Enchanted Israel

Enchanted Israel



Rosh Chodesh Av began on Monday, July 28, 2014. According to Kabbalah, it is the month that love is felt in all levels of the soul. We’ve just moved through the devastating tragedy of losing Gilad, Naftali and Eyal and are currently embroiled in the conflict in Gaza. Our hearts and souls are touched at the deepest level. Av is a time in which we are challenged to turn the bad energies to good, culminating on the 9th of Av, or Tisha B’av.

Only a few short weeks ago, we were in Israel marveling at how safe we felt. For years, fear had been a major obstacle, preventing us from traveling to our homeland sooner. I had felt ashamed, once there, for having thought that, and yet, presently it is a tumultuous time again.

At this time of writing, Israel may not feel like an enchanting place to be and yet it is. Reports from friends, who live there, carry those same messages of strength and unity that have historically endured. We were told, repeatedly, that to give in to our despair is to grant power to the evil. And so we persevere.

Alongside of the pain and suffering are the qualities of vigor, beauty and joy in daily life. What follows is another snippet of our experience in Enchanted Israel.

It was Sunday, June 1st when our group left early for Masada. It had been 114 degrees the day before, so I had some concern about the heat. My husband, Fred, had decided he would make the arduous climb. Having nothing to prove to myself or anyone else, I chose to ascend Masada by cable car. Challenged by heights, I had trouble making this choice. Our group was divided into climbers and riders, and I knew that people were looking out for each of us. I felt such a sense of peace and security. I had used the Enchanted Key to Humor to assuage my fears, telling our new friends that I planned to lie face down on the floor of the cable car to muffle my crying. Then, an odd thing occurred. Maybe it was the desert heat, but all of my fears paraded before me as if in a cartoon. Having heard stories all week of the astounding bravery and courage our ancestors exhibited, my personal fears diminished. Not only did I stand in the cable car but I also felt no fear as I captured the expanse of beauty through my camera lens.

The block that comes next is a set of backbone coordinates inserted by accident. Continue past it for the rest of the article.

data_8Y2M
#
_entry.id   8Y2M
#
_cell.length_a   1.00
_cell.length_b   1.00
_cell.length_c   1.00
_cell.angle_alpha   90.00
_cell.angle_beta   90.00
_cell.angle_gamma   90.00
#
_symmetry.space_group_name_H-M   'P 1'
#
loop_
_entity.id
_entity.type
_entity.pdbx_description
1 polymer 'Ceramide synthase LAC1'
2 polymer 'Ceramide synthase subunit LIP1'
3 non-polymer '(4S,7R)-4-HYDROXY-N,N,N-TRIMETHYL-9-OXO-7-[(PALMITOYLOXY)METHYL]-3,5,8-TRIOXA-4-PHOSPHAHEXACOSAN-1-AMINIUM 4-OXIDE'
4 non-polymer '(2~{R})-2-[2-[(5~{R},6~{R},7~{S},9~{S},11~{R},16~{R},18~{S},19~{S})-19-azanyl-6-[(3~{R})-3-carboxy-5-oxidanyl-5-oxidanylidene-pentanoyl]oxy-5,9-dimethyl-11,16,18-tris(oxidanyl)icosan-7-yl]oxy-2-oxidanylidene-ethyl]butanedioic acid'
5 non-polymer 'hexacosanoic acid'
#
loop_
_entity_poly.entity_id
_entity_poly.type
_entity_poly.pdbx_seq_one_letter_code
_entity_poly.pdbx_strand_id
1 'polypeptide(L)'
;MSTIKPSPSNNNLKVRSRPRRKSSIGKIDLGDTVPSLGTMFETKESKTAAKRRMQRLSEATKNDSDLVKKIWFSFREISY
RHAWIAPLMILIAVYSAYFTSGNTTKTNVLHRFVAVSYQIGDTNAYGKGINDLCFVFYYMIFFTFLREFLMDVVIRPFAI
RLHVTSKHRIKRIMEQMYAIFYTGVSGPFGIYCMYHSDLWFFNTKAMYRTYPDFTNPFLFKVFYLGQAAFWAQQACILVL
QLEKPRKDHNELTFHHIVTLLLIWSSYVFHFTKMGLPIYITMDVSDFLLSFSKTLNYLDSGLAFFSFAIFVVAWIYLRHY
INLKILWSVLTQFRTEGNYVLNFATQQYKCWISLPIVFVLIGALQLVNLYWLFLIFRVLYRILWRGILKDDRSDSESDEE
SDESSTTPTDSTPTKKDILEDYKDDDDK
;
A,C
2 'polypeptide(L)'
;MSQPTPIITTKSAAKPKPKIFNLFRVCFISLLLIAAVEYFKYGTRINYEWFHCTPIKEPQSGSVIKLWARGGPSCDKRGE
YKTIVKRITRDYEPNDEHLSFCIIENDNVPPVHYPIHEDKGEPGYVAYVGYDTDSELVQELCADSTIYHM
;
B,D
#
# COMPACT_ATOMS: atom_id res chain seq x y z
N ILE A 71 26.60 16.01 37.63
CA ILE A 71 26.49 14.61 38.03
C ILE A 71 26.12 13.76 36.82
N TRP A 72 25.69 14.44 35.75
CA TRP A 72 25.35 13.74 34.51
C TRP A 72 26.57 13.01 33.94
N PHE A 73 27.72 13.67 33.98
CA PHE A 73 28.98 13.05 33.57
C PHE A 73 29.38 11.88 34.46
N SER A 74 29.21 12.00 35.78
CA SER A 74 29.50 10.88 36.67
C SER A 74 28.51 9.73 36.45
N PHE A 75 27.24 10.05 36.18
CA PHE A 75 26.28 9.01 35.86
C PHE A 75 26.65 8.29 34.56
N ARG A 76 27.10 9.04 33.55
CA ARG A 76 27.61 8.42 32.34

The younger members of our group trotted up the snake path in the expected 45 minutes, while the more seasoned took nearly twice that time. The rest of us, who were waiting at the top of Masada, marveled at the stone storehouses, mikvah site and frescos that had been built into King Herod’s Palace.

The sofer, a kind gentleman, was delighted to see us. To honor two of our young men for becoming a Bar Mitzvah, the sofer dedicated the next two letters he wrote on the scroll to them. When Rabbi told him that we were celebrating our 30th anniversary, he passed the quill to me and asked what blessing I would like to offer. “Tikkun olam,” repair of the world, I said. Fred said, “Shalom,” peace. The sofer wrote the words on a small piece of cardstock and then gifted us with the next two letters on the scroll. Mine was shin and Fred’s was hay. What a deeply moving experience and how fitting of an introduction to us renewing our vows.Fred and I were renewing our vows on Masada, in celebration of our 30th wedding anniversary, so I was especially relieved to see him arrive, safe and sound. As Rabbi Michael Bernstein selected the area for the ceremony, we saw a man who was a sofer, a scribe, hunched over a Torah scroll. On his small desk were a light and a fan. He poised a white quill in the air before dipping it in ink and meticulously penned beautiful Hebrew letters onto the parchment. One of our 613 commandments, in Deuteronomy 31:19, states: “That every person shall write a scroll of the Torah for himself.”